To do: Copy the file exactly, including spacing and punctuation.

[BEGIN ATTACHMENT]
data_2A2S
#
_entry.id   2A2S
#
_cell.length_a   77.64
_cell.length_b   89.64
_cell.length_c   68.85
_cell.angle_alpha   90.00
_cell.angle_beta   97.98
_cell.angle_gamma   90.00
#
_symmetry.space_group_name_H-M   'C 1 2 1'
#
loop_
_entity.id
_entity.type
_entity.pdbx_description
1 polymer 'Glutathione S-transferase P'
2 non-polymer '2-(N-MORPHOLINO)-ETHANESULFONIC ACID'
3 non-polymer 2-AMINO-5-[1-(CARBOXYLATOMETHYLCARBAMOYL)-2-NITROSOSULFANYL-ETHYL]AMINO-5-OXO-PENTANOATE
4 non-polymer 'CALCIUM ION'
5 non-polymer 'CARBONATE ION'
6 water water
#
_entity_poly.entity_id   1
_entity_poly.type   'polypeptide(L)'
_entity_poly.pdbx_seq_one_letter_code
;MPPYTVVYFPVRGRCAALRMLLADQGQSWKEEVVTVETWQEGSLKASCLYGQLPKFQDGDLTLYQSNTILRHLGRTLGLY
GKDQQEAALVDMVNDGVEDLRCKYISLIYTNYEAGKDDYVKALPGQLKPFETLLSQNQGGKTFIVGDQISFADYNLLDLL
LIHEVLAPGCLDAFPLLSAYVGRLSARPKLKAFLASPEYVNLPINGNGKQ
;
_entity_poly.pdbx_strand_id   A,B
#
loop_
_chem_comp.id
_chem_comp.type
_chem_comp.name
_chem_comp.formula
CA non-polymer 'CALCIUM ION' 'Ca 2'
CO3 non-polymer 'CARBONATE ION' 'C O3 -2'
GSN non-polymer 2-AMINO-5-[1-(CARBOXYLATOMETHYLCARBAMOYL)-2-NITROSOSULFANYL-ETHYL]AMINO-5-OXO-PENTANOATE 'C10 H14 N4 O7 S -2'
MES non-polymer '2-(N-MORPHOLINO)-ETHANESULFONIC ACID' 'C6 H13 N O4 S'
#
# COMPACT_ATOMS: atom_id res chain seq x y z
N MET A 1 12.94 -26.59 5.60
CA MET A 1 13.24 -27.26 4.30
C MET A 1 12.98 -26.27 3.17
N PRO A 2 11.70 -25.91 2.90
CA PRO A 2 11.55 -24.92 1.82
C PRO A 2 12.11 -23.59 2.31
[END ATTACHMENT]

data_2A2S
#
_entry.id   2A2S
#
_cell.length_a   77.64
_cell.length_b   89.64
_cell.length_c   68.85
_cell.angle_alpha   90.00
_cell.angle_beta   97.98
_cell.angle_gamma   90.00
#
_symmetry.space_group_name_H-M   'C 1 2 1'
#
loop_
_entity.id
_entity.type
_entity.pdbx_description
1 polymer 'Glutathione S-transferase P'
2 non-polymer '2-(N-MORPHOLINO)-ETHANESULFONIC ACID'
3 non-polymer 2-AMINO-5-[1-(CARBOXYLATOMETHYLCARBAMOYL)-2-NITROSOSULFANYL-ETHYL]AMINO-5-OXO-PENTANOATE
4 non-polymer 'CALCIUM ION'
5 non-polymer 'CARBONATE ION'
6 water water
#
_entity_poly.entity_id   1
_entity_poly.type   'polypeptide(L)'
_entity_poly.pdbx_seq_one_letter_code
;MPPYTVVYFPVRGRCAALRMLLADQGQSWKEEVVTVETWQEGSLKASCLYGQLPKFQDGDLTLYQSNTILRHLGRTLGLY
GKDQQEAALVDMVNDGVEDLRCKYISLIYTNYEAGKDDYVKALPGQLKPFETLLSQNQGGKTFIVGDQISFADYNLLDLL
LIHEVLAPGCLDAFPLLSAYVGRLSARPKLKAFLASPEYVNLPINGNGKQ
;
_entity_poly.pdbx_strand_id   A,B
#
loop_
_chem_comp.id
_chem_comp.type
_chem_comp.name
_chem_comp.formula
CA non-polymer 'CALCIUM ION' 'Ca 2'
CO3 non-polymer 'CARBONATE ION' 'C O3 -2'
GSN non-polymer 2-AMINO-5-[1-(CARBOXYLATOMETHYLCARBAMOYL)-2-NITROSOSULFANYL-ETHYL]AMINO-5-OXO-PENTANOATE 'C10 H14 N4 O7 S -2'
MES non-polymer '2-(N-MORPHOLINO)-ETHANESULFONIC ACID' 'C6 H13 N O4 S'
#
# COMPACT_ATOMS: atom_id res chain seq x y z
N MET A 1 12.94 -26.59 5.60
CA MET A 1 13.24 -27.26 4.30
C MET A 1 12.98 -26.27 3.17
N PRO A 2 11.70 -25.91 2.90
CA PRO A 2 11.55 -24.92 1.82
C PRO A 2 12.11 -23.59 2.31